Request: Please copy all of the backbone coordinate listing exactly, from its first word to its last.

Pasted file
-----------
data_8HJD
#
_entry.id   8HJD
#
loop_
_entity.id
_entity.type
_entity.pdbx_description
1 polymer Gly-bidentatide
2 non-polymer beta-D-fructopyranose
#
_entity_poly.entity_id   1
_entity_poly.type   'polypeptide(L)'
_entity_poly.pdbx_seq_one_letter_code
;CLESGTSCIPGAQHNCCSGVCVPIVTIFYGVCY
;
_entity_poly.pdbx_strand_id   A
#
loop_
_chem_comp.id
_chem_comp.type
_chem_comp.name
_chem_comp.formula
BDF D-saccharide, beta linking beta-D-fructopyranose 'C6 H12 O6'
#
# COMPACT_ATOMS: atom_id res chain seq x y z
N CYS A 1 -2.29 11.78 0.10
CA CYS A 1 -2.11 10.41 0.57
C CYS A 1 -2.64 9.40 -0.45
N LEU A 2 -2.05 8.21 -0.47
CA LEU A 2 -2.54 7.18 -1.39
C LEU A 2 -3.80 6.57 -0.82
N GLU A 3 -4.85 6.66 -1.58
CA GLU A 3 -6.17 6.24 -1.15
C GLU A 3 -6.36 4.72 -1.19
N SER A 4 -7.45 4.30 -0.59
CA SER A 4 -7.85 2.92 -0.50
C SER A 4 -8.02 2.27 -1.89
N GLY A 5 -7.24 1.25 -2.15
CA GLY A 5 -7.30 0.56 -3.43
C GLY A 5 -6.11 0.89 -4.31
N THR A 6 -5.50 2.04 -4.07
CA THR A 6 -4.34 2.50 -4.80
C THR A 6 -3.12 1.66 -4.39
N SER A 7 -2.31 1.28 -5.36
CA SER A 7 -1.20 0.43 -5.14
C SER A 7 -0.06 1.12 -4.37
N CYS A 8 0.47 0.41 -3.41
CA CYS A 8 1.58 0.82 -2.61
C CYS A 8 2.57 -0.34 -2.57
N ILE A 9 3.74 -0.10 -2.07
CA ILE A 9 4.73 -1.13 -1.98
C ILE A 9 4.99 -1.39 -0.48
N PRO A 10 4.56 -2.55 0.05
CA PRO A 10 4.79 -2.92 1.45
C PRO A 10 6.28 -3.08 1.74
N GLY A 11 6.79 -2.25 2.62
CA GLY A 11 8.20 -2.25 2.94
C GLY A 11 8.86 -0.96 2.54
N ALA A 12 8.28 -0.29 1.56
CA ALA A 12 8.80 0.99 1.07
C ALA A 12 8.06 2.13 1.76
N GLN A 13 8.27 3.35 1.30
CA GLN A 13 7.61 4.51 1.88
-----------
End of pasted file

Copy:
data_8HJD
#
_entry.id   8HJD
#
loop_
_entity.id
_entity.type
_entity.pdbx_description
1 polymer Gly-bidentatide
2 non-polymer beta-D-fructopyranose
#
_entity_poly.entity_id   1
_entity_poly.type   'polypeptide(L)'
_entity_poly.pdbx_seq_one_letter_code
;CLESGTSCIPGAQHNCCSGVCVPIVTIFYGVCY
;
_entity_poly.pdbx_strand_id   A
#
loop_
_chem_comp.id
_chem_comp.type
_chem_comp.name
_chem_comp.formula
BDF D-saccharide, beta linking beta-D-fructopyranose 'C6 H12 O6'
#
# COMPACT_ATOMS: atom_id res chain seq x y z
N CYS A 1 -2.29 11.78 0.10
CA CYS A 1 -2.11 10.41 0.57
C CYS A 1 -2.64 9.40 -0.45
N LEU A 2 -2.05 8.21 -0.47
CA LEU A 2 -2.54 7.18 -1.39
C LEU A 2 -3.80 6.57 -0.82
N GLU A 3 -4.85 6.66 -1.58
CA GLU A 3 -6.17 6.24 -1.15
C GLU A 3 -6.36 4.72 -1.19
N SER A 4 -7.45 4.30 -0.59
CA SER A 4 -7.85 2.92 -0.50
C SER A 4 -8.02 2.27 -1.89
N GLY A 5 -7.24 1.25 -2.15
CA GLY A 5 -7.30 0.56 -3.43
C GLY A 5 -6.11 0.89 -4.31
N THR A 6 -5.50 2.04 -4.07
CA THR A 6 -4.34 2.50 -4.80
C THR A 6 -3.12 1.66 -4.39
N SER A 7 -2.31 1.28 -5.36
CA SER A 7 -1.20 0.43 -5.14
C SER A 7 -0.06 1.12 -4.37
N CYS A 8 0.47 0.41 -3.41
CA CYS A 8 1.58 0.82 -2.61
C CYS A 8 2.57 -0.34 -2.57
N ILE A 9 3.74 -0.10 -2.07
CA ILE A 9 4.73 -1.13 -1.98
C ILE A 9 4.99 -1.39 -0.48
N PRO A 10 4.56 -2.55 0.05
CA PRO A 10 4.79 -2.92 1.45
C PRO A 10 6.28 -3.08 1.74
N GLY A 11 6.79 -2.25 2.62
CA GLY A 11 8.20 -2.25 2.94
C GLY A 11 8.86 -0.96 2.54
N ALA A 12 8.28 -0.29 1.56
CA ALA A 12 8.80 0.99 1.07
C ALA A 12 8.06 2.13 1.76
N GLN A 13 8.27 3.35 1.30
CA GLN A 13 7.61 4.51 1.88